Source: Morningstar Direct. Cumulative returns of Russell 1000 Growth Index and Russell 1000 Value Index, Mar. 1, 2009 – Jan. 31, 2019, assuming reinvestment of dividends. The Russell 1000 Growth Index measures the performance of the large-cap growth segment of the U.S. equity universe. The Russell 1000 Value Index is an unmanaged index comprised of securities that represent the large-cap value sector of the stock market. It is not possible to invest directly in an index. Index returns may not be indicative of the Fund’s returns. See the Fund’s standardized performance information. Past performance is no guarantee of future results.
Against this backdrop, our goal was to improve the overall
quality profile of the Fund. We are mindful of traditional
metrics like return on equity, return on assets, leverage
and margins, but also want to be aware of factor exposures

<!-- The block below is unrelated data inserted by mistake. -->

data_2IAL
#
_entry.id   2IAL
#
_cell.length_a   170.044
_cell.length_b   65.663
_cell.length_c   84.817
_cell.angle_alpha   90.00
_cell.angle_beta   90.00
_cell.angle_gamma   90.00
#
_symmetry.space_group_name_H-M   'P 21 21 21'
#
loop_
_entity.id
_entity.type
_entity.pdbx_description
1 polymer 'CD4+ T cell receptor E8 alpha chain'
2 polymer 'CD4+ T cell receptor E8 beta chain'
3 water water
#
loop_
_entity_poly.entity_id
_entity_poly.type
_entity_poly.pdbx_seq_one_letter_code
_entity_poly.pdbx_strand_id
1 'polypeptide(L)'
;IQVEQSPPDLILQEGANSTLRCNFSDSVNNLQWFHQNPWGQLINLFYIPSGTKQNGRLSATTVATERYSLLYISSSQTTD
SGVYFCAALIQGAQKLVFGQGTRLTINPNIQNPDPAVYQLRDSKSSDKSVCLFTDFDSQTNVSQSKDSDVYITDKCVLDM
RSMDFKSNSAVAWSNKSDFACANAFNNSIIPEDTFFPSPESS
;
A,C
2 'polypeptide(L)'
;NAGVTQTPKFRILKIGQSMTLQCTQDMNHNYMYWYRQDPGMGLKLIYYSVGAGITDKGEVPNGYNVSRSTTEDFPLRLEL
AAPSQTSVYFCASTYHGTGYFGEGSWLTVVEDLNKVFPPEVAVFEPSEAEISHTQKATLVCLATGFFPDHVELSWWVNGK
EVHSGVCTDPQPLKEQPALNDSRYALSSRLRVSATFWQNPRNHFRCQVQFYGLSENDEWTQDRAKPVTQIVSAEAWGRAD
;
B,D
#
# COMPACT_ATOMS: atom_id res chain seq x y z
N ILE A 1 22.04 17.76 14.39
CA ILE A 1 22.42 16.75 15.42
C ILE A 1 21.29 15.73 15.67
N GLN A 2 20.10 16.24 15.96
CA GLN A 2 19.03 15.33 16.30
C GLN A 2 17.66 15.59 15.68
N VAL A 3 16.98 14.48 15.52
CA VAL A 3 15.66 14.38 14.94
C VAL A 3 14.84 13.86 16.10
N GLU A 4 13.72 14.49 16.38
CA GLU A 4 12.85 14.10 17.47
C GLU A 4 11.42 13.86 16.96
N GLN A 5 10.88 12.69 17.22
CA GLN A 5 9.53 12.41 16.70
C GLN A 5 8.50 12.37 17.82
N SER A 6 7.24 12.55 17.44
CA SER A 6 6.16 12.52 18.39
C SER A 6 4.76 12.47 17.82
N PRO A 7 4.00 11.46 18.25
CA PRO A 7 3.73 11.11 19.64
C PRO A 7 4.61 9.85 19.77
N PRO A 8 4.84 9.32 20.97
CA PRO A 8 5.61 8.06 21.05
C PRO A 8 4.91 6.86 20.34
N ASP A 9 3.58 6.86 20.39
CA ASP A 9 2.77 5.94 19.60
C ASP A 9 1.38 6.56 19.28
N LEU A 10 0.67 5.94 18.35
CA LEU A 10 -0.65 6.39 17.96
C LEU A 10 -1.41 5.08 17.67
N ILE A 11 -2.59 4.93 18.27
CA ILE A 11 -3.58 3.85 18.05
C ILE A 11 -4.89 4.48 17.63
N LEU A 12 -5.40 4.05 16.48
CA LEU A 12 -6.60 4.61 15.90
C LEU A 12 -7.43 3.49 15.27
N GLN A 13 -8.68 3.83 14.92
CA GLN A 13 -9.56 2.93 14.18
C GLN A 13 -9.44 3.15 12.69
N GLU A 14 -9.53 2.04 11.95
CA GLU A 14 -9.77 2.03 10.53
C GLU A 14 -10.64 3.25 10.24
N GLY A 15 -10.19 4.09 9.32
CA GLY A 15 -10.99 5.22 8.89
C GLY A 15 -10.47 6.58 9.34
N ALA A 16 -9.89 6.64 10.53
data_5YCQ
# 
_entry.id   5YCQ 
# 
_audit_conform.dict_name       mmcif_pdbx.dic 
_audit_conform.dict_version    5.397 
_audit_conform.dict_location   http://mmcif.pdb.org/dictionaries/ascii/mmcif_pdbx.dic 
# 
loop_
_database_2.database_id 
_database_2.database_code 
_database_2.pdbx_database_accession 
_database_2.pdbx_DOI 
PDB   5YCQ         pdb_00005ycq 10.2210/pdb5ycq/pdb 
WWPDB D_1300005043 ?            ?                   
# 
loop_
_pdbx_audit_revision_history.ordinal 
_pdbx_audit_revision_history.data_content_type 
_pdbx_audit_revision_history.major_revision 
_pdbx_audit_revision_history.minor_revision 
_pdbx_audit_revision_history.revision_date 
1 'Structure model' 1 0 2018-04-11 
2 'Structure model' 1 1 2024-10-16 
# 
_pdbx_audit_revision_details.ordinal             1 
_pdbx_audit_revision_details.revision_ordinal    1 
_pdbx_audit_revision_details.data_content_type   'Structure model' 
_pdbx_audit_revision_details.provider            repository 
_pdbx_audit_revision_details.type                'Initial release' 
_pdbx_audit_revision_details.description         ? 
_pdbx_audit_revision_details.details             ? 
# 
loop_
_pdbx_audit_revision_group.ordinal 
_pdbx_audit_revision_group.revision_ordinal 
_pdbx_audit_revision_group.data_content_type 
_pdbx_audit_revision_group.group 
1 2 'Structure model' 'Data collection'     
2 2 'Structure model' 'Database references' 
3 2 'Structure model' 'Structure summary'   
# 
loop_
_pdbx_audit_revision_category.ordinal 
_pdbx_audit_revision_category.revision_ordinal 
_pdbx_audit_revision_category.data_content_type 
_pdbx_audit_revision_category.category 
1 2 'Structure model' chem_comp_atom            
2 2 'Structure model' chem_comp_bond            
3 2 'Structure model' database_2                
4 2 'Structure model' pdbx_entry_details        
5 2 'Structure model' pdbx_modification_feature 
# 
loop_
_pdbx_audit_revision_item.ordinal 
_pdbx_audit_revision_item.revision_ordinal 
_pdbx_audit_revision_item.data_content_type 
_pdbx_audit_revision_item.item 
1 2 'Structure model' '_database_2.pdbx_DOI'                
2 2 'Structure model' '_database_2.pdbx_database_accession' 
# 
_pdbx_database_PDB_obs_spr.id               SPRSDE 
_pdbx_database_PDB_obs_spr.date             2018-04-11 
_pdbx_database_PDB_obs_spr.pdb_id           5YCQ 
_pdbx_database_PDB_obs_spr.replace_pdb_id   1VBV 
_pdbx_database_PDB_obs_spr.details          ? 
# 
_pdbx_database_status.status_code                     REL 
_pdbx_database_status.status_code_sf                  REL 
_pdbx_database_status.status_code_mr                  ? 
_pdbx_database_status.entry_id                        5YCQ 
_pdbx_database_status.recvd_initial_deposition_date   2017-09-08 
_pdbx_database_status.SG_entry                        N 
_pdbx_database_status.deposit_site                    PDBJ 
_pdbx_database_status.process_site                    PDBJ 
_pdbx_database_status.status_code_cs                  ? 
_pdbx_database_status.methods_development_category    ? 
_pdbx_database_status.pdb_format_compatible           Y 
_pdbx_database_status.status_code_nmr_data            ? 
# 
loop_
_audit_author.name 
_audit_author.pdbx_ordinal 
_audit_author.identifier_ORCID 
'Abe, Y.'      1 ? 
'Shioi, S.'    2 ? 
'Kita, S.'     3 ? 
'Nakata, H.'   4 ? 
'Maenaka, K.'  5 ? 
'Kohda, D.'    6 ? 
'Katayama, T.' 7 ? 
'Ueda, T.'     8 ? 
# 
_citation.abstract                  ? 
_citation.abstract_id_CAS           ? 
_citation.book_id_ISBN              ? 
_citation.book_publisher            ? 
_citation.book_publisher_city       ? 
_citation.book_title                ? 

within the portfolio. Our stock selection boosted relative
performance during the year, and exposure to more
quality-oriented factors proved to be well-timed.
Portfolio adjustments in 2018, the move to higher quality
As the year progressed, notable adjustments were made to
the Fund’s portfolio in an effort to better prepare it for the
increase in volatility that occurred as the economy slowed.
Here are the highlights:
- We reduced the Fund’s relative overweight position in
information technology with the sale of two cyclical
technology names, Applied Materials and Lam Research.
- We reduced exposure to the financials sector as those
stocks appeared to be too highly correlated with changes
in the yield curve versus stock-specific drivers.